Sustainable Marketing

Prospect and customer connection is where marketing and communication tyres hit the road. Connection in all forms and formats, social to business, has been suspended in a surreal state for more than a year. Face-to-face meetings, trade shows and networking sessions – the most critical tools for customer connections and engagements – are obsolete for the foreseeable future. We are in an uncharted territory of ‘Omni-digital’ now. The pandemic hasn’t introduced the digital transformation of communication channels for B2B marketers but expedited the process.

It will take a long time to go back to normal if that is at all possible. Meanwhile, the digital connection channels will spread their wings beyond webinars and newsletters and try to find a sustainable form. This will widen the gap between the winners and losers in B2B marketing – as the checklist-based, activity-driven marketing will not only become obsolete, but impossible. If we look at the complete buying cycle of a B2B procurement, as presented by Gartner – it can be divided into six specific jobs to be done. The trigger can be initiated by aspirational reasons or regulatory changes, or a macroeconomic impact, like the situation we are facing today.

Then each prospect needs to go through four different stages – problem identification, solution exploration, requirements building, and supplier selection. Throughout each stage, they need to validate their assumptions, fine-tune the requirements and, most importantly, create consensus. Although it looks straightforward, the actual process is more iterative and nuanced.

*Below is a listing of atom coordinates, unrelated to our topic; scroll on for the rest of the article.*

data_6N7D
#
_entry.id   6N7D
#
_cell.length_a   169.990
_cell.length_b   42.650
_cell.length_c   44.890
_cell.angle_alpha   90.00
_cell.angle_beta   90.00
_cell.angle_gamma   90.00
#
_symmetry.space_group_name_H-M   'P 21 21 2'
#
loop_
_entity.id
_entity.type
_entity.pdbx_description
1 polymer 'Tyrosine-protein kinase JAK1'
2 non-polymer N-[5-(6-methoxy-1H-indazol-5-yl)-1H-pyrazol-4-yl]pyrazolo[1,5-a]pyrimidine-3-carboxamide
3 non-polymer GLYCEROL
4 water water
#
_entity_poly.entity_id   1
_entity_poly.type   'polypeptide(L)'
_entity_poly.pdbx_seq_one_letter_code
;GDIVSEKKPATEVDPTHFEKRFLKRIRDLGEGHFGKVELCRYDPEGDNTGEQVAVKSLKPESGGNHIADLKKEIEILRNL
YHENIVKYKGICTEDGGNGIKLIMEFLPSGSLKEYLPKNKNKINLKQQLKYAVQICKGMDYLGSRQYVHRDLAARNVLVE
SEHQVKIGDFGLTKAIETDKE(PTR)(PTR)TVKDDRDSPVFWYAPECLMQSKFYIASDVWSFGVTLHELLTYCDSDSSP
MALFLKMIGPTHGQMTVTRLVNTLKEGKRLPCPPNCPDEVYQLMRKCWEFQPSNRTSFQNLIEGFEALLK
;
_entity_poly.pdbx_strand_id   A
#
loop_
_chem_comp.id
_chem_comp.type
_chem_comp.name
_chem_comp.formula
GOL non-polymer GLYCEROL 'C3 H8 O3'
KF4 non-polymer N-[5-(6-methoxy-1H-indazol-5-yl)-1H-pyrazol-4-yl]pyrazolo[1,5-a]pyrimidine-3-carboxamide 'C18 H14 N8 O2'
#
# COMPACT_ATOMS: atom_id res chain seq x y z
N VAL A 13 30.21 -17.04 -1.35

That is especially the case now – when most companies are following a rule-of-thumb ‘wait and see’. Looping back, taking a step forward followed by three steps backwards is a common scenario. That’s the reason the old workflow of handing over the lead from marketing to sales – after nurturing them to become sales qualified leads – is no longer feasible. In the new regular, marketing and sales can’t rely on a linear sequential process – it should be a parallel process.

To say that is easy is an understatement. The reality is riddled with departmental silos and organisational politics – but we need to break down the wall between the two departments to survive. There is no other choice.

Photo by Nicolas Messifet on Unsplash



About the author

Anol Bhattacharya is CEO of GetIT and has over 20 years of experience with hi-tech and telco clients in the field of B2B marketing strategy and consulting. Anol is a regular columnist on the topic of B2B marketing in various print and online portals and has given keynote addresses, and been a panellist, at major marketing conferences across the APAC region.


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